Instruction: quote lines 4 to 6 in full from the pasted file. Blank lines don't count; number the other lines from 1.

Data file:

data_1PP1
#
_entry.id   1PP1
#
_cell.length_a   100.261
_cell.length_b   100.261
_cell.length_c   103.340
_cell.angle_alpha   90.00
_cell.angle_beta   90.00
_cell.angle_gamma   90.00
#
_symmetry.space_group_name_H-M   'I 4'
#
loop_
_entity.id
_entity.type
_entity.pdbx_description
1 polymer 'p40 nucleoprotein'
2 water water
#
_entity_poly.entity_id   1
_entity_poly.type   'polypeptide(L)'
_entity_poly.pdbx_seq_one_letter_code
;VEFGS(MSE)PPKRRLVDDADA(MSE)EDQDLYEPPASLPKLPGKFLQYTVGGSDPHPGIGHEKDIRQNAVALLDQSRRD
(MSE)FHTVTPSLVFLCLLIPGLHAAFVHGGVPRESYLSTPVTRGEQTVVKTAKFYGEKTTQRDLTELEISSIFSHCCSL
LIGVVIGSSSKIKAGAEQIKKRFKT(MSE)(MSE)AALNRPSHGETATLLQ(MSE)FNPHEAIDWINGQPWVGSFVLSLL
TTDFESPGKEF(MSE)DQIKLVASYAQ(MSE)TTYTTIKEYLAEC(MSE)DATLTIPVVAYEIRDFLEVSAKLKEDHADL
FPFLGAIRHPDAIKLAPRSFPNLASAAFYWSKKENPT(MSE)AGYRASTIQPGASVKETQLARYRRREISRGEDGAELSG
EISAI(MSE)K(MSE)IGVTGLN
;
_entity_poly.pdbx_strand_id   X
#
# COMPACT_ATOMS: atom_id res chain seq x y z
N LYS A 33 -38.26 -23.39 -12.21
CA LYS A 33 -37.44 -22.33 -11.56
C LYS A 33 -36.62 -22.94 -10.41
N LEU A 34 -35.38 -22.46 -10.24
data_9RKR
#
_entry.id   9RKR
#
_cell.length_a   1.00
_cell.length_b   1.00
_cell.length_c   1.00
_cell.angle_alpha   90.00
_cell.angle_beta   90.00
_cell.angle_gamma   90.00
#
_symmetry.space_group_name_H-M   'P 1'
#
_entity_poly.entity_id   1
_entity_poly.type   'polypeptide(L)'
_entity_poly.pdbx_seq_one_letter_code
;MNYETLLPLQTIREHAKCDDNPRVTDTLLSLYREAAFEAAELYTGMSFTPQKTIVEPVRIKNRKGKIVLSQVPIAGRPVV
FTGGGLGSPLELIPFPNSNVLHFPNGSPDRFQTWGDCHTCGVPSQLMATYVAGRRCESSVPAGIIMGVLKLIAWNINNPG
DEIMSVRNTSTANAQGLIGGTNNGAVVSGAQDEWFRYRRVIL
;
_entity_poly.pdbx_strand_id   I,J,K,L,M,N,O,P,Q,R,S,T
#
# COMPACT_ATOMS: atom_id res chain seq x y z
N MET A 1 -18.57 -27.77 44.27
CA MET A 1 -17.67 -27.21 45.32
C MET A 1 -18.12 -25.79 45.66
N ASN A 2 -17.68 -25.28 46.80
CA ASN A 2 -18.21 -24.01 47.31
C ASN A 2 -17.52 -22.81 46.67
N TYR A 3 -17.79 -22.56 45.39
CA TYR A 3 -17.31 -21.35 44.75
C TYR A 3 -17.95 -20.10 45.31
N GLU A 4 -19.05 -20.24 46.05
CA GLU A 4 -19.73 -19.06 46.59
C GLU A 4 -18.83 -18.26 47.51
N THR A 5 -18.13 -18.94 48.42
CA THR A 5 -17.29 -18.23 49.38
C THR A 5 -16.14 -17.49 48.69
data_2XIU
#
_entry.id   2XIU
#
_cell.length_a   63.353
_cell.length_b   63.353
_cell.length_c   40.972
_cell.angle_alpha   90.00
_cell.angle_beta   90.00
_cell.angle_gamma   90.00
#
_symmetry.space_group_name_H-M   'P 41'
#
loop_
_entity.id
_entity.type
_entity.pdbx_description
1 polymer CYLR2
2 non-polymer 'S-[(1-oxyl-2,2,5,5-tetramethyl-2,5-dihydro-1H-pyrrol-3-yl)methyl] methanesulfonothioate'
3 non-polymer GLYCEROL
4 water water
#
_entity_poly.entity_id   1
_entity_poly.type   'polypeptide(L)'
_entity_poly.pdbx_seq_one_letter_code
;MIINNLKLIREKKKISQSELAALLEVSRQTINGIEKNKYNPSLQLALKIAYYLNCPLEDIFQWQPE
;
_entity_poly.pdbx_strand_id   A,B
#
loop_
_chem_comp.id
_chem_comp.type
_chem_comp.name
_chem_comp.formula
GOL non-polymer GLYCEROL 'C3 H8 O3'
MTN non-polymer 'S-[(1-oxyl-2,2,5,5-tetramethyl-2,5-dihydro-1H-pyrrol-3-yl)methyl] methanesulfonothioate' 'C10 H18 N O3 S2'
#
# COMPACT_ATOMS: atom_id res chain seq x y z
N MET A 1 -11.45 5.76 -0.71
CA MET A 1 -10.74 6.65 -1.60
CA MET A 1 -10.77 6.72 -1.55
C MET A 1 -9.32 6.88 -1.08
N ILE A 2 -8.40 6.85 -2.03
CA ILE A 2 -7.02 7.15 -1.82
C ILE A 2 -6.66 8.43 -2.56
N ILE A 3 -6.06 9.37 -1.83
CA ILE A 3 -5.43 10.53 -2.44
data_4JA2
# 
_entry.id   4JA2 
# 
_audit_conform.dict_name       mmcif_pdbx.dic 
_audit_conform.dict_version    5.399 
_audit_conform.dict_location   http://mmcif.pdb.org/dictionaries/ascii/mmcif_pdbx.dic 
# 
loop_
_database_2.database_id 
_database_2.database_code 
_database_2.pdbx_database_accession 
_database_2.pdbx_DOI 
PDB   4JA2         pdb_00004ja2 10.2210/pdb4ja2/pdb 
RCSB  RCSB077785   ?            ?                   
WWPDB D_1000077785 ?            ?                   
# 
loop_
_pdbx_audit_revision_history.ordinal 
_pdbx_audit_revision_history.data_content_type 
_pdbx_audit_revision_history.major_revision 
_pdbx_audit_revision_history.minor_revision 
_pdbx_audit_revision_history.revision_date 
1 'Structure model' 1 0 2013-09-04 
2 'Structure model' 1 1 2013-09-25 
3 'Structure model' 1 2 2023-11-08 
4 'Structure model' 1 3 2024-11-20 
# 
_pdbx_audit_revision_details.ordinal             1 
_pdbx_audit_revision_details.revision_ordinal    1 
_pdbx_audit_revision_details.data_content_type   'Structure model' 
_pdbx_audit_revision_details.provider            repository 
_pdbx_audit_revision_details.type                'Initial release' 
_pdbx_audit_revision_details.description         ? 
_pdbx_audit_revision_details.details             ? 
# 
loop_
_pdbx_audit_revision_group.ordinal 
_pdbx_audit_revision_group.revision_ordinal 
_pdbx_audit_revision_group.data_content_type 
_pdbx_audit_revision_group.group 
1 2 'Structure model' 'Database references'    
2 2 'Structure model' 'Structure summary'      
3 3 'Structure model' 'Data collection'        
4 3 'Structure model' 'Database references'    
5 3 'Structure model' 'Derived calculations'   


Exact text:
#
_cell.length_a   100.261
_cell.length_b   100.261